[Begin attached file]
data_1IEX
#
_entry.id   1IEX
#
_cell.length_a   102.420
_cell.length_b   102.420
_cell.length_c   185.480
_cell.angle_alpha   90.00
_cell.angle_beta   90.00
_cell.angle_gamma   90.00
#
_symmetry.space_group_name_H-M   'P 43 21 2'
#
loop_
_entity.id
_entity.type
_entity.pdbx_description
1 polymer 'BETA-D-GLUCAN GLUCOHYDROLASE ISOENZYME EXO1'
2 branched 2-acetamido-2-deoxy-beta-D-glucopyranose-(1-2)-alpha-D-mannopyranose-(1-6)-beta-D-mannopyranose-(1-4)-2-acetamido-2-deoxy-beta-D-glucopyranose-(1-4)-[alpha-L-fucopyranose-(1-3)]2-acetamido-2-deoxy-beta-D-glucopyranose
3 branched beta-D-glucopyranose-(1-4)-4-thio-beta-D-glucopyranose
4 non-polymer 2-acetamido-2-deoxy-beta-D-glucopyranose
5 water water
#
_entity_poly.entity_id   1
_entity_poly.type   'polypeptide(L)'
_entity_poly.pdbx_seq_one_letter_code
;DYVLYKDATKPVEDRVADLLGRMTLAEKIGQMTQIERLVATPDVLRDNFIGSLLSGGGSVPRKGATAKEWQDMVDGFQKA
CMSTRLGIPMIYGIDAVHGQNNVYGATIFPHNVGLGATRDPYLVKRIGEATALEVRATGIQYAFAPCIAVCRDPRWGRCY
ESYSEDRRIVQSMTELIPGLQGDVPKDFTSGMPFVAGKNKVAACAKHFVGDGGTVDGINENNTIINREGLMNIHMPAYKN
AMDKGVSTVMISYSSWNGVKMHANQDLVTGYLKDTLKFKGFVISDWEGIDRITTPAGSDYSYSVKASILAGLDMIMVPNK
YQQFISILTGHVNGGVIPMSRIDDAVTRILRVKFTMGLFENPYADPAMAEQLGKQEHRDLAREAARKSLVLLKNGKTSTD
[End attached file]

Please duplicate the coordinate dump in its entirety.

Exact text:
data_1IEX
#
_entry.id   1IEX
#
_cell.length_a   102.420
_cell.length_b   102.420
_cell.length_c   185.480
_cell.angle_alpha   90.00
_cell.angle_beta   90.00
_cell.angle_gamma   90.00
#
_symmetry.space_group_name_H-M   'P 43 21 2'
#
loop_
_entity.id
_entity.type
_entity.pdbx_description
1 polymer 'BETA-D-GLUCAN GLUCOHYDROLASE ISOENZYME EXO1'
2 branched 2-acetamido-2-deoxy-beta-D-glucopyranose-(1-2)-alpha-D-mannopyranose-(1-6)-beta-D-mannopyranose-(1-4)-2-acetamido-2-deoxy-beta-D-glucopyranose-(1-4)-[alpha-L-fucopyranose-(1-3)]2-acetamido-2-deoxy-beta-D-glucopyranose
3 branched beta-D-glucopyranose-(1-4)-4-thio-beta-D-glucopyranose
4 non-polymer 2-acetamido-2-deoxy-beta-D-glucopyranose
5 water water
#
_entity_poly.entity_id   1
_entity_poly.type   'polypeptide(L)'
_entity_poly.pdbx_seq_one_letter_code
;DYVLYKDATKPVEDRVADLLGRMTLAEKIGQMTQIERLVATPDVLRDNFIGSLLSGGGSVPRKGATAKEWQDMVDGFQKA
CMSTRLGIPMIYGIDAVHGQNNVYGATIFPHNVGLGATRDPYLVKRIGEATALEVRATGIQYAFAPCIAVCRDPRWGRCY
ESYSEDRRIVQSMTELIPGLQGDVPKDFTSGMPFVAGKNKVAACAKHFVGDGGTVDGINENNTIINREGLMNIHMPAYKN
AMDKGVSTVMISYSSWNGVKMHANQDLVTGYLKDTLKFKGFVISDWEGIDRITTPAGSDYSYSVKASILAGLDMIMVPNK
YQQFISILTGHVNGGVIPMSRIDDAVTRILRVKFTMGLFENPYADPAMAEQLGKQEHRDLAREAARKSLVLLKNGKTSTD